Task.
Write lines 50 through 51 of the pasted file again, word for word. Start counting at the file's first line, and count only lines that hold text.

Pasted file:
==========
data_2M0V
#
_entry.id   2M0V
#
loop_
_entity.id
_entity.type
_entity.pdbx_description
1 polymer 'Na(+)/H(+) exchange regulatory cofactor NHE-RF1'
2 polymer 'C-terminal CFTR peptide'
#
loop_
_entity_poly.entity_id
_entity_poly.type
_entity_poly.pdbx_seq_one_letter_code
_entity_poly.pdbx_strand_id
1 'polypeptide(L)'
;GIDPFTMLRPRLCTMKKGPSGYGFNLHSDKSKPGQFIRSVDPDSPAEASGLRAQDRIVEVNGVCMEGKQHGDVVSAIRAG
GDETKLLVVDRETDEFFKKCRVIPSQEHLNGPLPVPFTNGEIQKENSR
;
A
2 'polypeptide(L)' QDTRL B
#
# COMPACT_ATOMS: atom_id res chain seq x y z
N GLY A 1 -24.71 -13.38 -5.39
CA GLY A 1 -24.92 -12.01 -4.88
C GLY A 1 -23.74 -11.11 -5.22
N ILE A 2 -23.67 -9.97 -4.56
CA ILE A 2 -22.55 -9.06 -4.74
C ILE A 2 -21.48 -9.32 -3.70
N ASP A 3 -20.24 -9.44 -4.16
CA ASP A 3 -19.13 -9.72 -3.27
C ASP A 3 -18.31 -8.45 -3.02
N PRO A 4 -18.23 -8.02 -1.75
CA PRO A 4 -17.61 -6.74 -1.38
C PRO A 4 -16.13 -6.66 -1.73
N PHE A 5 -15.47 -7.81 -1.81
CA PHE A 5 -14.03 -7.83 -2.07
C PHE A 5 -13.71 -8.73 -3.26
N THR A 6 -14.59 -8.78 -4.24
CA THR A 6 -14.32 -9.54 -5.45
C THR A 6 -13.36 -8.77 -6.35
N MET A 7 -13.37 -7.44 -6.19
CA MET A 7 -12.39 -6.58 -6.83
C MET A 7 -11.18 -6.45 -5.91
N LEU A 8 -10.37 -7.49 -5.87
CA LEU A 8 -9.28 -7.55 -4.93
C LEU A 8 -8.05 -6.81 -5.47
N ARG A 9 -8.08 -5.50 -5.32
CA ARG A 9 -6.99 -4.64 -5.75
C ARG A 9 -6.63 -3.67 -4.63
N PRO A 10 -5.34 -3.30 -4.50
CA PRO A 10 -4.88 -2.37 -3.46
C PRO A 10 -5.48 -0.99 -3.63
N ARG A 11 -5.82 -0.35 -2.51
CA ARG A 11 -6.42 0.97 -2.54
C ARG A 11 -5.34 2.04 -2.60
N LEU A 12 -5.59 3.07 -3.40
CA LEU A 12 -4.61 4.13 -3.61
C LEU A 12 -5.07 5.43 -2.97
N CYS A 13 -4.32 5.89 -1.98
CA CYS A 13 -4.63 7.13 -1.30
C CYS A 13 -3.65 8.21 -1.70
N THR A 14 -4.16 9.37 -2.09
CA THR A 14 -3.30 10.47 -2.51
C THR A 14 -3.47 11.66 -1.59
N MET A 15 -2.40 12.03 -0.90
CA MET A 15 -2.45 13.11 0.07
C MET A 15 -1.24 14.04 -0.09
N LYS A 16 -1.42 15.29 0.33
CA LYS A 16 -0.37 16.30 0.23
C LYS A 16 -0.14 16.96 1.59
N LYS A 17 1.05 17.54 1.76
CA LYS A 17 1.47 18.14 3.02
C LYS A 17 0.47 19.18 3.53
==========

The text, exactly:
CA ARG A 9 -6.99 -4.64 -5.75
C ARG A 9 -6.63 -3.67 -4.63